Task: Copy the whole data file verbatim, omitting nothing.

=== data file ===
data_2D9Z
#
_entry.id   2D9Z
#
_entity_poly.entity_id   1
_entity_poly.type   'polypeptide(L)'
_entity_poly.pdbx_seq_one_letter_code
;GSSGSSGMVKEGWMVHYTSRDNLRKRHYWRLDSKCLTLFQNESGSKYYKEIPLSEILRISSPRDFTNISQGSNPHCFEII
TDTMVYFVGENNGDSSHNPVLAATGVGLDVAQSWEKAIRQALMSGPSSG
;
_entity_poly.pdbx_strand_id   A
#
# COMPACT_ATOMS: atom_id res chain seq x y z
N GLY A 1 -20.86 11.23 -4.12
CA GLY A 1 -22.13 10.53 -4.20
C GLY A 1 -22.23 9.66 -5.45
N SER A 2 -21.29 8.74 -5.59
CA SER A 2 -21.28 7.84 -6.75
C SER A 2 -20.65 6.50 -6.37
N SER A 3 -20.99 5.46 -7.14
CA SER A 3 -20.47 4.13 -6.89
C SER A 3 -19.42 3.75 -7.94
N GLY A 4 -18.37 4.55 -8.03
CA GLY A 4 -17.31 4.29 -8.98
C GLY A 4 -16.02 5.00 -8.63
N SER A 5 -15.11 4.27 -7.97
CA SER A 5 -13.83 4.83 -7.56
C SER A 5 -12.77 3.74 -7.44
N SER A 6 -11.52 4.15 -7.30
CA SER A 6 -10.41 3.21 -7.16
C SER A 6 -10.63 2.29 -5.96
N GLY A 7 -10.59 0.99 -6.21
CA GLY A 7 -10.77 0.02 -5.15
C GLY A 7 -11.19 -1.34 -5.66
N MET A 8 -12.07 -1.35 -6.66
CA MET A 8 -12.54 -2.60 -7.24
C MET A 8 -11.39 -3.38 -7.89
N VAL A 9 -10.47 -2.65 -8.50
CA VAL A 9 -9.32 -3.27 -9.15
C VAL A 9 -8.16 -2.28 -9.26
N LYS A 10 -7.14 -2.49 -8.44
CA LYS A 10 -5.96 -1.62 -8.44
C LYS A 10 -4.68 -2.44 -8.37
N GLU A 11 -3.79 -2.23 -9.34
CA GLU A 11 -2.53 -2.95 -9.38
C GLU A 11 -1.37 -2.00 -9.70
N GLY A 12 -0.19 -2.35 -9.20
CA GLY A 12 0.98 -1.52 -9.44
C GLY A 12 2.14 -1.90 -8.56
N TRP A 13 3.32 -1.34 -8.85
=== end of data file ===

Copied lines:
data_2D9Z
#
_entry.id   2D9Z
#
_entity_poly.entity_id   1
_entity_poly.type   'polypeptide(L)'
_entity_poly.pdbx_seq_one_letter_code
;GSSGSSGMVKEGWMVHYTSRDNLRKRHYWRLDSKCLTLFQNESGSKYYKEIPLSEILRISSPRDFTNISQGSNPHCFEII
TDTMVYFVGENNGDSSHNPVLAATGVGLDVAQSWEKAIRQALMSGPSSG
;
_entity_poly.pdbx_strand_id   A
#
# COMPACT_ATOMS: atom_id res chain seq x y z
N GLY A 1 -20.86 11.23 -4.12
CA GLY A 1 -22.13 10.53 -4.20
C GLY A 1 -22.23 9.66 -5.45
N SER A 2 -21.29 8.74 -5.59
CA SER A 2 -21.28 7.84 -6.75
C SER A 2 -20.65 6.50 -6.37
N SER A 3 -20.99 5.46 -7.14
CA SER A 3 -20.47 4.13 -6.89
C SER A 3 -19.42 3.75 -7.94
N GLY A 4 -18.37 4.55 -8.03
CA GLY A 4 -17.31 4.29 -8.98
C GLY A 4 -16.02 5.00 -8.63
N SER A 5 -15.11 4.27 -7.97
CA SER A 5 -13.83 4.83 -7.56
C SER A 5 -12.77 3.74 -7.44
N SER A 6 -11.52 4.15 -7.30
CA SER A 6 -10.41 3.21 -7.16
C SER A 6 -10.63 2.29 -5.96
N GLY A 7 -10.59 0.99 -6.21
CA GLY A 7 -10.77 0.02 -5.15
C GLY A 7 -11.19 -1.34 -5.66
N MET A 8 -12.07 -1.35 -6.66
CA MET A 8 -12.54 -2.60 -7.24
C MET A 8 -11.39 -3.38 -7.89
N VAL A 9 -10.47 -2.65 -8.50
CA VAL A 9 -9.32 -3.27 -9.15
C VAL A 9 -8.16 -2.28 -9.26
N LYS A 10 -7.14 -2.49 -8.44
CA LYS A 10 -5.96 -1.62 -8.44
C LYS A 10 -4.68 -2.44 -8.37
N GLU A 11 -3.79 -2.23 -9.34
CA GLU A 11 -2.53 -2.95 -9.38
C GLU A 11 -1.37 -2.00 -9.70
N GLY A 12 -0.19 -2.35 -9.20
CA GLY A 12 0.98 -1.52 -9.44
C GLY A 12 2.14 -1.90 -8.56
N TRP A 13 3.32 -1.34 -8.85